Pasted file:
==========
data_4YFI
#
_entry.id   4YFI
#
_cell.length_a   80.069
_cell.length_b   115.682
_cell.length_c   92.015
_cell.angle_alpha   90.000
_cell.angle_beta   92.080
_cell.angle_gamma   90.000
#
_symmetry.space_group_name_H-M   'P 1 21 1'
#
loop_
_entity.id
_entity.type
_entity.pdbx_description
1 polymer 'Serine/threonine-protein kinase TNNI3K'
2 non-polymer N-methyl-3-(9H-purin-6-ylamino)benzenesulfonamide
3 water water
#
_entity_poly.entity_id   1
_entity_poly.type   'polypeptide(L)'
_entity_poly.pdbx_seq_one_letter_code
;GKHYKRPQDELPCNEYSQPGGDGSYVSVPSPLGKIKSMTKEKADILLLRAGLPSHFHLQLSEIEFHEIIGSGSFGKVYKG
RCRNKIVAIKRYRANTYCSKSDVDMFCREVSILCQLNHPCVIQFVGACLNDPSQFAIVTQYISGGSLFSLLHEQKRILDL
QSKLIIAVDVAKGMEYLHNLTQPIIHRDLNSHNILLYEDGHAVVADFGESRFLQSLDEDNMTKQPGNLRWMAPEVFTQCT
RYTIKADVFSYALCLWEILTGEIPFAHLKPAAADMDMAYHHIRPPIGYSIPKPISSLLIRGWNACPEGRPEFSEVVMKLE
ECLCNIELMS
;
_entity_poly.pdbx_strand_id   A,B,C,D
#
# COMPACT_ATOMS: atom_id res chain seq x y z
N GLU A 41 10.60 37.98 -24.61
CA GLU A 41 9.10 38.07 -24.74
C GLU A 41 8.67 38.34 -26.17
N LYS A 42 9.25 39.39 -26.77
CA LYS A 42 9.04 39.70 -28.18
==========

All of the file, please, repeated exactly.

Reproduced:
data_4YFI
#
_entry.id   4YFI
#
_cell.length_a   80.069
_cell.length_b   115.682
_cell.length_c   92.015
_cell.angle_alpha   90.000
_cell.angle_beta   92.080
_cell.angle_gamma   90.000
#
_symmetry.space_group_name_H-M   'P 1 21 1'
#
loop_
_entity.id
_entity.type
_entity.pdbx_description
1 polymer 'Serine/threonine-protein kinase TNNI3K'
2 non-polymer N-methyl-3-(9H-purin-6-ylamino)benzenesulfonamide
3 water water
#
_entity_poly.entity_id   1
_entity_poly.type   'polypeptide(L)'
_entity_poly.pdbx_seq_one_letter_code
;GKHYKRPQDELPCNEYSQPGGDGSYVSVPSPLGKIKSMTKEKADILLLRAGLPSHFHLQLSEIEFHEIIGSGSFGKVYKG
RCRNKIVAIKRYRANTYCSKSDVDMFCREVSILCQLNHPCVIQFVGACLNDPSQFAIVTQYISGGSLFSLLHEQKRILDL
QSKLIIAVDVAKGMEYLHNLTQPIIHRDLNSHNILLYEDGHAVVADFGESRFLQSLDEDNMTKQPGNLRWMAPEVFTQCT
RYTIKADVFSYALCLWEILTGEIPFAHLKPAAADMDMAYHHIRPPIGYSIPKPISSLLIRGWNACPEGRPEFSEVVMKLE
ECLCNIELMS
;
_entity_poly.pdbx_strand_id   A,B,C,D
#
# COMPACT_ATOMS: atom_id res chain seq x y z
N GLU A 41 10.60 37.98 -24.61
CA GLU A 41 9.10 38.07 -24.74
C GLU A 41 8.67 38.34 -26.17
N LYS A 42 9.25 39.39 -26.77
CA LYS A 42 9.04 39.70 -28.18